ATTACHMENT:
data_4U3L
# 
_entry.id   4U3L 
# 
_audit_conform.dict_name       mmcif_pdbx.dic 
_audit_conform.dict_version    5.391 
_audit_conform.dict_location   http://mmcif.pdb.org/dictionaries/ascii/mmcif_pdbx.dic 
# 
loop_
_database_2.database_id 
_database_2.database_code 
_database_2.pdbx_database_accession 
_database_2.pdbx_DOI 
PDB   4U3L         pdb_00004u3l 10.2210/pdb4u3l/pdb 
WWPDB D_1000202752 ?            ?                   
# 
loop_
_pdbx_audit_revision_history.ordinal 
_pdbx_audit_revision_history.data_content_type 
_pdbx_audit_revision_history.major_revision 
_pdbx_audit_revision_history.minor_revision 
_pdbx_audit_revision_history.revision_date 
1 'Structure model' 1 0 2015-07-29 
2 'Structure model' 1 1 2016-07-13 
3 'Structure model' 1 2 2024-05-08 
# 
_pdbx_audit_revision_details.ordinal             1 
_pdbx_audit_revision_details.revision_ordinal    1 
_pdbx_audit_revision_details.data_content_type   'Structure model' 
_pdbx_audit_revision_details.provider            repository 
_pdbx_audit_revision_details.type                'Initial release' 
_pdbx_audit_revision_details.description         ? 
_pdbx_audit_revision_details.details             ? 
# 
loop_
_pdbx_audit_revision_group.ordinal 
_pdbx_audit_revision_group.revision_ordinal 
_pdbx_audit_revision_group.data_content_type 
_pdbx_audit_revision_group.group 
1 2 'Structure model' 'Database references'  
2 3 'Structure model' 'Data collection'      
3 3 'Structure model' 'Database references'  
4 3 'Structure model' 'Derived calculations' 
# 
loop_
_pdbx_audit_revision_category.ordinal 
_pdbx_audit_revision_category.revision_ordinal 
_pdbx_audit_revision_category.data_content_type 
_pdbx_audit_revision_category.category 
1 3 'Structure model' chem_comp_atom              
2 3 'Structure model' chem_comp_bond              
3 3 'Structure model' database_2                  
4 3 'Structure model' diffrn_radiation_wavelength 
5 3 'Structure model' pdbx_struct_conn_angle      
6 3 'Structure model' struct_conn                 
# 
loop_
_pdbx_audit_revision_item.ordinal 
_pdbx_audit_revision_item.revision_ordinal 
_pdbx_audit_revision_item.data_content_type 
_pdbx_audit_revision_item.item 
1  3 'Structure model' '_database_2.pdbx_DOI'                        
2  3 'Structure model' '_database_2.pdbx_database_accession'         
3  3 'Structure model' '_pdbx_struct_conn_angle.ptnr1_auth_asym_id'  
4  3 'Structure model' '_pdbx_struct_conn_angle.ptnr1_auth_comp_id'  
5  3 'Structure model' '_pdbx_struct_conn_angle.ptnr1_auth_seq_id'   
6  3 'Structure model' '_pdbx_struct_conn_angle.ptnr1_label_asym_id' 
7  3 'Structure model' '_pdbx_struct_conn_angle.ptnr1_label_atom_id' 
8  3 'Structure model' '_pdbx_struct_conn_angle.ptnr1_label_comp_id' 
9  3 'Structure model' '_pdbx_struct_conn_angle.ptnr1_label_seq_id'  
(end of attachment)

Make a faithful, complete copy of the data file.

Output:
data_4U3L
# 
_entry.id   4U3L 
# 
_audit_conform.dict_name       mmcif_pdbx.dic 
_audit_conform.dict_version    5.391 
_audit_conform.dict_location   http://mmcif.pdb.org/dictionaries/ascii/mmcif_pdbx.dic 
# 
loop_
_database_2.database_id 
_database_2.database_code 
_database_2.pdbx_database_accession 
_database_2.pdbx_DOI 
PDB   4U3L         pdb_00004u3l 10.2210/pdb4u3l/pdb 
WWPDB D_1000202752 ?            ?                   
# 
loop_
_pdbx_audit_revision_history.ordinal 
_pdbx_audit_revision_history.data_content_type 
_pdbx_audit_revision_history.major_revision 
_pdbx_audit_revision_history.minor_revision 
_pdbx_audit_revision_history.revision_date 
1 'Structure model' 1 0 2015-07-29 
2 'Structure model' 1 1 2016-07-13 
3 'Structure model' 1 2 2024-05-08 
# 
_pdbx_audit_revision_details.ordinal             1 
_pdbx_audit_revision_details.revision_ordinal    1 
_pdbx_audit_revision_details.data_content_type   'Structure model' 
_pdbx_audit_revision_details.provider            repository 
_pdbx_audit_revision_details.type                'Initial release' 
_pdbx_audit_revision_details.description         ? 
_pdbx_audit_revision_details.details             ? 
# 
loop_
_pdbx_audit_revision_group.ordinal 
_pdbx_audit_revision_group.revision_ordinal 
_pdbx_audit_revision_group.data_content_type 
_pdbx_audit_revision_group.group 
1 2 'Structure model' 'Database references'  
2 3 'Structure model' 'Data collection'      
3 3 'Structure model' 'Database references'  
4 3 'Structure model' 'Derived calculations' 
# 
loop_
_pdbx_audit_revision_category.ordinal 
_pdbx_audit_revision_category.revision_ordinal 
_pdbx_audit_revision_category.data_content_type 
_pdbx_audit_revision_category.category 
1 3 'Structure model' chem_comp_atom              
2 3 'Structure model' chem_comp_bond              
3 3 'Structure model' database_2                  
4 3 'Structure model' diffrn_radiation_wavelength 
5 3 'Structure model' pdbx_struct_conn_angle      
6 3 'Structure model' struct_conn                 
# 
loop_
_pdbx_audit_revision_item.ordinal 
_pdbx_audit_revision_item.revision_ordinal 
_pdbx_audit_revision_item.data_content_type 
_pdbx_audit_revision_item.item 
1  3 'Structure model' '_database_2.pdbx_DOI'                        
2  3 'Structure model' '_database_2.pdbx_database_accession'         
3  3 'Structure model' '_pdbx_struct_conn_angle.ptnr1_auth_asym_id'  
4  3 'Structure model' '_pdbx_struct_conn_angle.ptnr1_auth_comp_id'  
5  3 'Structure model' '_pdbx_struct_conn_angle.ptnr1_auth_seq_id'   
6  3 'Structure model' '_pdbx_struct_conn_angle.ptnr1_label_asym_id' 
7  3 'Structure model' '_pdbx_struct_conn_angle.ptnr1_label_atom_id' 
8  3 'Structure model' '_pdbx_struct_conn_angle.ptnr1_label_comp_id' 
9  3 'Structure model' '_pdbx_struct_conn_angle.ptnr1_label_seq_id'  